20 Apr 2012

Food rules to break

Myths, or even half-truths, get in the way of a fitter, healthier you; because misinformation on nutrition fools men into becoming confused and frustrated, even if they're achieving results. Let science enlighten you, so you know about these food fallacies.
Red meat causes cancer
The origin: In a 1986 study, Japanese researchers discovered cancer developing in rats that were fed 'heterocyclic amines', compounds that are generated from overcooking meat under high heat. Since then, some studies of large populations have suggested a potential link between meat and cancer.

What science really shows: There's no direct cause-and-effect relationship between red-meat consumption and cancer. As for the population studies, they're far from conclusive, because they rely on broad surveys of people's eating habits and afflictions, and those numbers are crunched to find trends, not causes.

The bottom line: Meat lovers worried about the supposed risks of grilled meat don't need to avoid it; rather, they should just trim off the burned or overcooked sections of the meat before eating.
Sweet potatoes are better for you than white potatoes
The origin: Most of us eat the highly processed version of the white potato. So consumption of this root vegetable has been linked to obesity and an increased diabetes risk. Meanwhile, sweet potatoes, which are typically eaten whole, have been celebrated for being rich in nutrients and also having a lower glycaemic index.

What science really shows: White potatoes and sweet potatoes have complementary nutritional differences; one isn't necessarily better than the other. Sweet potatoes have more fibre and vitamin A, but white potatoes are higher in essential minerals.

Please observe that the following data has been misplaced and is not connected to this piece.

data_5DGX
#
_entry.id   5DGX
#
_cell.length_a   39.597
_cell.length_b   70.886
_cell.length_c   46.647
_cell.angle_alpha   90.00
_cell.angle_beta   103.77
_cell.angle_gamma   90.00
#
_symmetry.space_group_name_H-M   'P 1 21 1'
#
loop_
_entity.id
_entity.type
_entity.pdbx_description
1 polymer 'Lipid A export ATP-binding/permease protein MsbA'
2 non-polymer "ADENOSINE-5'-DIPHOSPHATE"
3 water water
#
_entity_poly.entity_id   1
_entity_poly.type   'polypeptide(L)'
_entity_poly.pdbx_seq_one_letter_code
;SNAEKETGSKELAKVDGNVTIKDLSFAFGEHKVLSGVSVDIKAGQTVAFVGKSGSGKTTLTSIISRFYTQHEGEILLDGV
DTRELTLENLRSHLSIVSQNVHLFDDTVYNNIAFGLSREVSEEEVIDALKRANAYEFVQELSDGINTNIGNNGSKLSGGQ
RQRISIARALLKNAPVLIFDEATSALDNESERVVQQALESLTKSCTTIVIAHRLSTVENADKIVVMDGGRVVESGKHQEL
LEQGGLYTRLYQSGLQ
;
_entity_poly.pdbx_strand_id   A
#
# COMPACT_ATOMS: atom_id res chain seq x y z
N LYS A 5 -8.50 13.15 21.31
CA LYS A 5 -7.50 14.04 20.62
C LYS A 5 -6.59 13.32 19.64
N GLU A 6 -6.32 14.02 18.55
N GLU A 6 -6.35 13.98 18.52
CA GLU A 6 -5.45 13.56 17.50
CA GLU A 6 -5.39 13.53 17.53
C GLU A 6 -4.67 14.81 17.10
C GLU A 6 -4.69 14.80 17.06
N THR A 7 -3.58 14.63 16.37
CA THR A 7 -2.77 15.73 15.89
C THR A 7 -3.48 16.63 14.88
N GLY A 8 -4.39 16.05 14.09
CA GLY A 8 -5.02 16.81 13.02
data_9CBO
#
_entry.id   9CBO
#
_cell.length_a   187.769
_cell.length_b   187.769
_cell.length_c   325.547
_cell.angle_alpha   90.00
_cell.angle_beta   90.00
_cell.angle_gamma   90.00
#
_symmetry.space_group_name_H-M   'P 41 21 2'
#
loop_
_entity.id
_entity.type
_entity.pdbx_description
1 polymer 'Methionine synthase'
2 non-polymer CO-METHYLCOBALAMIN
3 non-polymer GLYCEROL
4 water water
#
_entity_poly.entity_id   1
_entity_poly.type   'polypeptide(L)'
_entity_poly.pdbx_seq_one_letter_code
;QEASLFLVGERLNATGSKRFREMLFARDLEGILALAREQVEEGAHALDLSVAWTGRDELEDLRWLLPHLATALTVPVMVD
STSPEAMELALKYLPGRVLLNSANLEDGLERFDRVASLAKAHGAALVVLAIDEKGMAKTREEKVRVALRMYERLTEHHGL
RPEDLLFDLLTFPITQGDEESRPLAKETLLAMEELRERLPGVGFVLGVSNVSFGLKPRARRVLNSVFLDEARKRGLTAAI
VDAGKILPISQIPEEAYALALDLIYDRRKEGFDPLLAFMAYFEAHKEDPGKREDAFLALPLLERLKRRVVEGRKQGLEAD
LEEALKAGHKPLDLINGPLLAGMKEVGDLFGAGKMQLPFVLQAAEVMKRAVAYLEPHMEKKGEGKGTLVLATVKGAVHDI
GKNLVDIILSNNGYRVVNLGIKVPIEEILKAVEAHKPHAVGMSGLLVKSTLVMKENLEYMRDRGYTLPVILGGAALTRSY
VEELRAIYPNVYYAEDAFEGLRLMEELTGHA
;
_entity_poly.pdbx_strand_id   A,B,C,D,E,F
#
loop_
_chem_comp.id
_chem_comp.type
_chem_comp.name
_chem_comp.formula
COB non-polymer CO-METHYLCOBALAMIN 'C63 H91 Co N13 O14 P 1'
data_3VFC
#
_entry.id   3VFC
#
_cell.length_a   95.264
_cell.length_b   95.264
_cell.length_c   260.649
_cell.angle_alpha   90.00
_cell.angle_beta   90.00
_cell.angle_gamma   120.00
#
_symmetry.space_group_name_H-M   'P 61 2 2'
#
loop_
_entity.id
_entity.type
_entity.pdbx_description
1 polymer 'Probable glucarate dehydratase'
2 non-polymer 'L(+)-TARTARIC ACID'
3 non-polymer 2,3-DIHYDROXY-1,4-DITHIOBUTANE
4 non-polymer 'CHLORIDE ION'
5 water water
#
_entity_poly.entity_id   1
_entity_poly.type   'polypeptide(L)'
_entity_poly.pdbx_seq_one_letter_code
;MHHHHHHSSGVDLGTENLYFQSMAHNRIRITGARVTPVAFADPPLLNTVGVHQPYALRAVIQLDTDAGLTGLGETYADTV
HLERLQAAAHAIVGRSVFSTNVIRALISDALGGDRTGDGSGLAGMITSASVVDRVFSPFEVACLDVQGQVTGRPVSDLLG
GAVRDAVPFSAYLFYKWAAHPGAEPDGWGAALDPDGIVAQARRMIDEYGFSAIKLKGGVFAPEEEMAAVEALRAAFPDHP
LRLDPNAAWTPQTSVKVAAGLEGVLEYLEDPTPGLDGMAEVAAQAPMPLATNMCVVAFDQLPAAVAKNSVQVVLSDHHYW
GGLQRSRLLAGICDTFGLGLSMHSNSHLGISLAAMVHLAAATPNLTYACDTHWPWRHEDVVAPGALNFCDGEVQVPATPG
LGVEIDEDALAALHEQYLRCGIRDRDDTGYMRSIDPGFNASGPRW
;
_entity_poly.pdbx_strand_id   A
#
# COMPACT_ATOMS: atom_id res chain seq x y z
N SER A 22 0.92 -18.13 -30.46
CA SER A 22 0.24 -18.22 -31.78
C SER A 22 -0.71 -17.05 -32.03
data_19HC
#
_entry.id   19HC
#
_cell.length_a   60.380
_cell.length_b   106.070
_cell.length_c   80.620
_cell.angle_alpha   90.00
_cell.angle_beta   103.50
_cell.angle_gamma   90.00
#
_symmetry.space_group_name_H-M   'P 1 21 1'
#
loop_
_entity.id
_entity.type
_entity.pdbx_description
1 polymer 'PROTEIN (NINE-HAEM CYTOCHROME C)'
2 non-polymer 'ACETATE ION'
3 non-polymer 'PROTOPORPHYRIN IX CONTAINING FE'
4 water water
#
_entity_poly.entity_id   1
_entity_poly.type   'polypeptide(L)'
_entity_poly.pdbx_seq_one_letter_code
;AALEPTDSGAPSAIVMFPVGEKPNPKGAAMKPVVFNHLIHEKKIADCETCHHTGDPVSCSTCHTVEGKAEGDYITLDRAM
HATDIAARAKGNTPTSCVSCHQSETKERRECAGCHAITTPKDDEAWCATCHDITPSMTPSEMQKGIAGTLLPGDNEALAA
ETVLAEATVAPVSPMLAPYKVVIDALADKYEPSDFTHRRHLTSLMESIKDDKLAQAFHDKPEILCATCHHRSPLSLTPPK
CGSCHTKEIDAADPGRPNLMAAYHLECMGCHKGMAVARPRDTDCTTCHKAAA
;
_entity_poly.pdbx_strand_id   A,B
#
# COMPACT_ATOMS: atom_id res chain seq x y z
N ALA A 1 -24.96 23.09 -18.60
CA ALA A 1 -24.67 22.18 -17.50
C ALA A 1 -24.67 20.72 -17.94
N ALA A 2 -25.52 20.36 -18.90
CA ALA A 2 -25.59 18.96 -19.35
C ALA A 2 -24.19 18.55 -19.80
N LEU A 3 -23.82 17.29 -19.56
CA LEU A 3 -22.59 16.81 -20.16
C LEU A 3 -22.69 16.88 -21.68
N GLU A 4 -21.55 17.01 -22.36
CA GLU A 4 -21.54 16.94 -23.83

The bottom line: The form in which you consume a potato-for instance, a whole baked potato versus a processed potato that's used to make chips-is more important than the type of potato.
High protein intake is harmful to your kidneys
The origin: Back in 1983, researchers first discovered that eating more protein increases your 'glomerular filtration rate' (GFR). Think of it as the amount of blood your kidneys filter per minute. From this, scientists made the leap that a higher GFR places kidneys under greater stress.

What science really shows: Nearly two decades ago, Dutch researchers found that while a protein-rich meal did boost GFR, it didn't have an adverse effect on overall kidney function. "Though when you exceed protein intake kidneys have to do more work. But there's no damage," says New Delhi-based nutritionist Dr Sonia Kakar. There's no published research showing that downing large amounts of protein damages healthy kidneys.

The bottom line: Eat your target body weight in grams of protein daily. For example, if you're 60kg and want to be 80kg, then have 180gm of protein a day.


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